Agri-environmental Schemes operate at multiple levels; from encouraging traditional farming practices and protecting landscapes to specifying management regimes that will reduce water pollution.
Agricultural intensification has led to a loss of biodiversity and scenic landscapes, water pollution (for example by nitrates), reduced countryside access, and increased pressure on our most important wildlife areas. The protection and management of most sites depends on individual landowners and occupiers and there are now a variety of schemes and instruments in place which attempt to redress the balance.
The Schemes vary greatly in both policy and implementation. Many of the schemes were covered by the England Rural Development Plan (ERDP), which was instigated in March 2000. Nick Brown, then Minister for Agriculture, Fisheries and Food stated:
Last December I announced the Government's plans for a £1.6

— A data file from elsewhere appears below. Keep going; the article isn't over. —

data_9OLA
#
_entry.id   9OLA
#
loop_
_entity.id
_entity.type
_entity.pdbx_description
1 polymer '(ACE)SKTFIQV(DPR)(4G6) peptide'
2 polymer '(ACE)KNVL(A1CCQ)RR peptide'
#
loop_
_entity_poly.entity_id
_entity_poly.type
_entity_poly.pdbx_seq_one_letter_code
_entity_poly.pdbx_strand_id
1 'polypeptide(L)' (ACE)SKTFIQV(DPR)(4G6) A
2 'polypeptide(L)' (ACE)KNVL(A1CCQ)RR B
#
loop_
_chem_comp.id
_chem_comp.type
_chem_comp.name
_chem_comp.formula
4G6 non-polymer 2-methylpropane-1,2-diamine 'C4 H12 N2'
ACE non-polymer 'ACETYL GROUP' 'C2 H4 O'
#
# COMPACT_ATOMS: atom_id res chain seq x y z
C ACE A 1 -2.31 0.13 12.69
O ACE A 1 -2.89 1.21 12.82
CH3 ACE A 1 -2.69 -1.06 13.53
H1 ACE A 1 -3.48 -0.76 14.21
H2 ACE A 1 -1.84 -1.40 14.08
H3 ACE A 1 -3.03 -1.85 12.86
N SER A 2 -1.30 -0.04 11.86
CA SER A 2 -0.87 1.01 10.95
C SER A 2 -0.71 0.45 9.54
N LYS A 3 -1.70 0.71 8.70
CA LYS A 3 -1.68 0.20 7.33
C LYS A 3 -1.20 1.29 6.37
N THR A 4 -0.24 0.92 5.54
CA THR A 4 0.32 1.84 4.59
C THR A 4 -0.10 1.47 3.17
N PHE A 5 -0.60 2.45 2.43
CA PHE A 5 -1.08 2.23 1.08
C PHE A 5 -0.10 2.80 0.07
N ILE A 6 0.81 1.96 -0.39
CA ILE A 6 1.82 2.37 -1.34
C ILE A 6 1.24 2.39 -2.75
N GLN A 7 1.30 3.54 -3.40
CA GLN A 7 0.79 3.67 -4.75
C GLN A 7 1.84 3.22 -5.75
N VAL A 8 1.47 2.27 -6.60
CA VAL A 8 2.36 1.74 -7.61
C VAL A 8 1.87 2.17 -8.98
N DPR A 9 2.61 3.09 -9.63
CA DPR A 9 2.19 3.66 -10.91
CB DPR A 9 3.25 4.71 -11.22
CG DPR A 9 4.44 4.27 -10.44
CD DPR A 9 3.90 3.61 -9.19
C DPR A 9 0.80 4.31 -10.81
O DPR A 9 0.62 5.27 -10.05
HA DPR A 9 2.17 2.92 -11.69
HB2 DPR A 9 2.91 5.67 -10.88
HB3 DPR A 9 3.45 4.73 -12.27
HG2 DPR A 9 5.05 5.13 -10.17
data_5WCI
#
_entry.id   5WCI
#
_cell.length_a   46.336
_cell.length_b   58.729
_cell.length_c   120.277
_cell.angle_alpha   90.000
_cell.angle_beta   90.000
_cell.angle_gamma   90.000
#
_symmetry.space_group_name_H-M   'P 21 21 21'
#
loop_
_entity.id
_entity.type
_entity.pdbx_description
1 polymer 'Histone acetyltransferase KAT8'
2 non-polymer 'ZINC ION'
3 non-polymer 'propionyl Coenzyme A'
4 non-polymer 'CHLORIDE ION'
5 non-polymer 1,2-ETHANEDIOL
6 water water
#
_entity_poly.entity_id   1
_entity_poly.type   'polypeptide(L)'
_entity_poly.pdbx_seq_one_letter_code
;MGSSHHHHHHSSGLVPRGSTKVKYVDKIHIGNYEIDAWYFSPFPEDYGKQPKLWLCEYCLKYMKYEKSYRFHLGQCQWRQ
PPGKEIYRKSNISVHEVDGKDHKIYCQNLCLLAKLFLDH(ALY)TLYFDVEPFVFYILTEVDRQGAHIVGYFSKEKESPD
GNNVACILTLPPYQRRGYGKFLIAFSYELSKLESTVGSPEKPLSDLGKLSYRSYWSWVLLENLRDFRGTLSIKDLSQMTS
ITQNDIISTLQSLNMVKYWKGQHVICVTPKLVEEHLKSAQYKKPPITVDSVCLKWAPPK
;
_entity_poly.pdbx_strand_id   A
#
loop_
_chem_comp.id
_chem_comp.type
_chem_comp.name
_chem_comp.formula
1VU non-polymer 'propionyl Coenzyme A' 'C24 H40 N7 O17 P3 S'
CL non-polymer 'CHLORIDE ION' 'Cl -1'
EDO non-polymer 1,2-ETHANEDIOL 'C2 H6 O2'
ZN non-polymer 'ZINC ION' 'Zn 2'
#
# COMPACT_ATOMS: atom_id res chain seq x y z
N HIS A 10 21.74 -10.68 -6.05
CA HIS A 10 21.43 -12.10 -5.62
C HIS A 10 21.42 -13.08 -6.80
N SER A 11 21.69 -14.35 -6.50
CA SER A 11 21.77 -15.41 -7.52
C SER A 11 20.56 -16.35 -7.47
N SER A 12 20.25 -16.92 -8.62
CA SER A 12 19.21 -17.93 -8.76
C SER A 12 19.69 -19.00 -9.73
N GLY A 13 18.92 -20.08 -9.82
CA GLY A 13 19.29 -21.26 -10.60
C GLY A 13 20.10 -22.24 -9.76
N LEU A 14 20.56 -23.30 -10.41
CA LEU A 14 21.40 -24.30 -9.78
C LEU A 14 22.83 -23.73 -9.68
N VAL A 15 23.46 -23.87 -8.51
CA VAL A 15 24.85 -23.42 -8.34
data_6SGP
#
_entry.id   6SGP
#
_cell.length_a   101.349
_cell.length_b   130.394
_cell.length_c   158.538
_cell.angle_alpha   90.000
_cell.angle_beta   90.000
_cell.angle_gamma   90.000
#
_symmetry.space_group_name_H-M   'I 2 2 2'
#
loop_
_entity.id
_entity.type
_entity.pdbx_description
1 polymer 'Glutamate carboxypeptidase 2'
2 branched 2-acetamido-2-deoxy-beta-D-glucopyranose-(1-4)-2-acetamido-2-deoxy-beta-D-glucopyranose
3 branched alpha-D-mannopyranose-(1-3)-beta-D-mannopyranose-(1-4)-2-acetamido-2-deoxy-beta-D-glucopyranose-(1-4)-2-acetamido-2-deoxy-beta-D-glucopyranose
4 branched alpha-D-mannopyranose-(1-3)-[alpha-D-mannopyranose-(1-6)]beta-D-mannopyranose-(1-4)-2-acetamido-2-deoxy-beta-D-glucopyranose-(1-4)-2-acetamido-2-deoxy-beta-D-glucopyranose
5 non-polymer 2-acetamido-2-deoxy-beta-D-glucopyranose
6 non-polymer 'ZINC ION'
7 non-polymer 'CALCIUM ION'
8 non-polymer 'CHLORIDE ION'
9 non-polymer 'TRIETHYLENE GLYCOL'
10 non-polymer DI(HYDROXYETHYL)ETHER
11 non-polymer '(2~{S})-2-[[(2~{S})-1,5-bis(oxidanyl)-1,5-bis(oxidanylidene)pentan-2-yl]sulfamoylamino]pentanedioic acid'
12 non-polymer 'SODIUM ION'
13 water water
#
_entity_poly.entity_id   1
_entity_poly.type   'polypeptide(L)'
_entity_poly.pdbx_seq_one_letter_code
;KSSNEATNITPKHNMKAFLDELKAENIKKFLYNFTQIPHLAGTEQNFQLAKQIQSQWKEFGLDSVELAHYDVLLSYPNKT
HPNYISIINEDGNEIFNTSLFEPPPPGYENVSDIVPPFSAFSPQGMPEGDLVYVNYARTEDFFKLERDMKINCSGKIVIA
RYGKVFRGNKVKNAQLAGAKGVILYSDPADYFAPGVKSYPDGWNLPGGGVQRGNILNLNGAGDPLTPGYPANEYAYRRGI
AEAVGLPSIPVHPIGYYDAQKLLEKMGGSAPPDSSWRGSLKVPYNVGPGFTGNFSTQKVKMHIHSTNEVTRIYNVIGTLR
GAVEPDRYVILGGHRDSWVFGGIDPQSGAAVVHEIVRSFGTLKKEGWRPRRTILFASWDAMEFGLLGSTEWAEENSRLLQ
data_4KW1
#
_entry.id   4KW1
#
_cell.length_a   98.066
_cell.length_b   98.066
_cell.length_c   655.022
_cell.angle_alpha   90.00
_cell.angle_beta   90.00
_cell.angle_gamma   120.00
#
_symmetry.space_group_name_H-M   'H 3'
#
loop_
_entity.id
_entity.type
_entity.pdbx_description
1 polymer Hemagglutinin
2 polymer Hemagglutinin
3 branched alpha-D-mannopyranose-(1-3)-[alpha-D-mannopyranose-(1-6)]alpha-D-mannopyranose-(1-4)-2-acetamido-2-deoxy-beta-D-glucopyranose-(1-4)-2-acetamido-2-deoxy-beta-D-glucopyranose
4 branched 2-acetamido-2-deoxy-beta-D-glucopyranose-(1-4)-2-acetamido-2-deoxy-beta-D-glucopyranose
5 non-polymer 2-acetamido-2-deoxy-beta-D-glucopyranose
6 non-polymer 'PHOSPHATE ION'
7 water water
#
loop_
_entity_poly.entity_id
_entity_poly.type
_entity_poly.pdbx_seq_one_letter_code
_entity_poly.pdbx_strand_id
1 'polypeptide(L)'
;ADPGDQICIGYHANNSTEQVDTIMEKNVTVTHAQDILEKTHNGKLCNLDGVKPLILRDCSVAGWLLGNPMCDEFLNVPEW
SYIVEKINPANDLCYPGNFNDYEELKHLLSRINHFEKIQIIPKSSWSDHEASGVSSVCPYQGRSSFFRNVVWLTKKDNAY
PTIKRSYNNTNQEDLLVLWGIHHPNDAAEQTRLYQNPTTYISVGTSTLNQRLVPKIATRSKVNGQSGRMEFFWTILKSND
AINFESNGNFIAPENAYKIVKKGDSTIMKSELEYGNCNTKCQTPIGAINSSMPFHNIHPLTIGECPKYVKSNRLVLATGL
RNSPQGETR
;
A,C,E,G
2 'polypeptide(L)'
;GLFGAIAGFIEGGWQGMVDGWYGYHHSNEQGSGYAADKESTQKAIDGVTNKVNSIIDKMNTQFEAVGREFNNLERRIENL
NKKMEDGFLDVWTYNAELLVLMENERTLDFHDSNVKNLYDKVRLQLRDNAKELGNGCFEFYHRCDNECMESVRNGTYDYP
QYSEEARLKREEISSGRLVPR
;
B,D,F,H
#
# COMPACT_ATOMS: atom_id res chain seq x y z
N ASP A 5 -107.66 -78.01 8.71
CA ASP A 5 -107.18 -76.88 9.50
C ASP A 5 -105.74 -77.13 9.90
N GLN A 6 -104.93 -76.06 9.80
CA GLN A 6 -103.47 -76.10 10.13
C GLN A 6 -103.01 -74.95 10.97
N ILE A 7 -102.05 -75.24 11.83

billion Rural Development Programme, involving £300 million of new
Exchequer funding. Now that we have secured European Commission approval for our
plans, I am delighted to launch the England Rural Development Programme.
The England Rural Development Programme underpins the Government's New Direction for Agriculture by helping farmers and foresters to respond better to consumer requirements and become more competitive, diverse, flexible and environmentally responsible. It also provides help to rural businesses and communities which need to adapt and develop.
This programme ran until 2006. A new Rural Development Plan for England (RDPE) which will run from 2007 until 2013 was approved by Brussels in December 2007. The Budget of £3.9 billion is more than twice that of the 2000-2006 programme.
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